Spain Bans Short Selling for a Month

Spain bans short selling for a month

Rodrigo Orihuela brings some much welcome good news from Spain:

Spain’s securities regulator banned short selling for a month in an attempt to shield local stocks from the volatility caused by the coronavirus outbreak.


Makes sense that they don’t want opportunists trying to make money off this emergency. When that happens, you have people with perverse incentives to stroke panic and spread fear, at a time when people are already very fearful.

The ban starts March 17 and can be extended for additional periods no exceeding three months.


Mark your calendars for St. Patrick’s Day. Italy and France had also enacted a one day ban on March 13:

Spain, as well as Italy, had already ordered a one day ban on short selling in the March 13 sessions. Spain’s benchmark Ibex index dropped to its lowest intra-day level since March 2003 during Monday’s session, before closing at the lowest since 2012.


Should the United States follow the lead of securities regulators in Europe? Or is short selling important for healthy market function? Let us know what you think.

Read the full story on Bloomberg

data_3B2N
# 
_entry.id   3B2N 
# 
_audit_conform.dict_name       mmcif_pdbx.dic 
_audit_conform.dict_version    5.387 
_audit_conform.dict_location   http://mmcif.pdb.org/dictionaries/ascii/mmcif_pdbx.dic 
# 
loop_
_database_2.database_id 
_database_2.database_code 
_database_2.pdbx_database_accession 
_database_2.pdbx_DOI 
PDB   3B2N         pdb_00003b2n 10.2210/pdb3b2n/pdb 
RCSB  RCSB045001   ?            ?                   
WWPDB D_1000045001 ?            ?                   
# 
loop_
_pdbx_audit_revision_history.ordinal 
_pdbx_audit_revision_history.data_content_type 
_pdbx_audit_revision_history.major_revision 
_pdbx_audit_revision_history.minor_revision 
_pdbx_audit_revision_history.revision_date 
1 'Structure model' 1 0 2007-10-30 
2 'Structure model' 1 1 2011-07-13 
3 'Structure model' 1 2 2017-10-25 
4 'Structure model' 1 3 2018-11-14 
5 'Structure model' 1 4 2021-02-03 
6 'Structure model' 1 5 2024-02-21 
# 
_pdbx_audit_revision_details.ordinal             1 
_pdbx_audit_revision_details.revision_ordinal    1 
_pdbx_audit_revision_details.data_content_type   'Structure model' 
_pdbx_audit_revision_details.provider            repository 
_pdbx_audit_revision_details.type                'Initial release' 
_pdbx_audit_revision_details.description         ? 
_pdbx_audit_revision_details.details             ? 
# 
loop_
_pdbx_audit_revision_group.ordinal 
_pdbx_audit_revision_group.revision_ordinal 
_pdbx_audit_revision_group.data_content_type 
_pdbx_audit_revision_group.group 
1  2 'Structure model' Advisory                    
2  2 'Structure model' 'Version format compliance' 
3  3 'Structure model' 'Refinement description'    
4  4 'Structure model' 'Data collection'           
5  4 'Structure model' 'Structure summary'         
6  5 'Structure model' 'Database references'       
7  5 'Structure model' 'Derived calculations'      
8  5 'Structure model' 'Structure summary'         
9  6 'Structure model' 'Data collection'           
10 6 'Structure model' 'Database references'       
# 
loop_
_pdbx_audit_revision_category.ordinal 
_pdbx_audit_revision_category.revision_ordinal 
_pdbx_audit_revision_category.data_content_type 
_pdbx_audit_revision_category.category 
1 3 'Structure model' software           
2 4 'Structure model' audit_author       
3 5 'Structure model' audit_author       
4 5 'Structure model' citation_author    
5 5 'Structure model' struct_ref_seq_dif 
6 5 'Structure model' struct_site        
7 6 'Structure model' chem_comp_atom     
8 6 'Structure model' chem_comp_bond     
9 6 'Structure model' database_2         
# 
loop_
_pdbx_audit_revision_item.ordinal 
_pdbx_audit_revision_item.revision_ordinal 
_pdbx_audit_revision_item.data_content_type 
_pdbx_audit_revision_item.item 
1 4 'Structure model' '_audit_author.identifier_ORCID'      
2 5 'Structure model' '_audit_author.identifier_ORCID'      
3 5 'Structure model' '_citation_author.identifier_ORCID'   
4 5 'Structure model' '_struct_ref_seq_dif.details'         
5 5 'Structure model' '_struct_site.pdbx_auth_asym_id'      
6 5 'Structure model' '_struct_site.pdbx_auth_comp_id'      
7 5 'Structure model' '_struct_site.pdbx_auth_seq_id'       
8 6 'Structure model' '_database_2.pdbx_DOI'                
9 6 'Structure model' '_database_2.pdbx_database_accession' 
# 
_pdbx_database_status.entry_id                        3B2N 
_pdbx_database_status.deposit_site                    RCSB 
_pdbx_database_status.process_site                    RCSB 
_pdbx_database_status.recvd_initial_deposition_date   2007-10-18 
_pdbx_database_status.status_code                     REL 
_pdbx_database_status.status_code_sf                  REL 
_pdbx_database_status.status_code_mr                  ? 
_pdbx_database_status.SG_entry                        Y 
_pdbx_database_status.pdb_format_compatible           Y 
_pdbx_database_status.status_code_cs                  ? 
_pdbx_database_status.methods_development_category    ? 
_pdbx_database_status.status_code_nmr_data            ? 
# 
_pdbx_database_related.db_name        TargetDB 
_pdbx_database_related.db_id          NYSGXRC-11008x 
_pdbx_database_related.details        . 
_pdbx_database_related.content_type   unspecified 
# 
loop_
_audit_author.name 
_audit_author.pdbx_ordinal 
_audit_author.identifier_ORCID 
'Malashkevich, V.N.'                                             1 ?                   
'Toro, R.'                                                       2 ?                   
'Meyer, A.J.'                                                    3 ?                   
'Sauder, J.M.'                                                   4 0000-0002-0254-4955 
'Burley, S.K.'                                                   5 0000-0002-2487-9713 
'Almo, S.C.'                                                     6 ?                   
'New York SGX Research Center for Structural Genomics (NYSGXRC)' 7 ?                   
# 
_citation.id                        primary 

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2 thoughts on “Spain Bans Short Selling for a Month

  1. Great to see you back! Definitely US should follow this example of banning short selling. That would be awesome!

  2. Short-selling creates a perverse incentive structure that rewards disinformation, illogical or fallacious arguments, and sensationalism in media (Twitter, blogs, news sites, cable news, etc). Keeping companies honest or fairly valued by shorting their stock is propagandist cover, an honest person with solid media literacy skills willing to dig deeper should see this. Making casino-like bets that a company’s stock will go down and then later having flat or downward movement proves nothing about the value (financially and otherwise) of that company and provides no value itself in the economy. If you believe in a company invest in it, if you don’t then don’t invest and put your money elsewhere. It should be as simple as that. Not allowing shorting stocks doesn’t end criticism of a company nor should it, what that does is remove the financial incentive behind the criticism and should ultimately lead to more good arguments made hopefully in good faith. Are there going to be some people or institutions who don’t believe in a company, yet buy the stock and then attempt to pump it up with their own bad-faith media creations? Yes of course there will be those, but allowing short-selling is not a solution to that either. Short-selling just throws gasoline on that fire and tries to capitalize on it and the wild swings that can be created. Two wrongs don’t make a right. Also the people pumping and dumping are often the same people who later short and distort. I think most legitimate, serious investors are doing research, critical analyses, and then investing for the long haul (for years or decades) based on that, as it should be.

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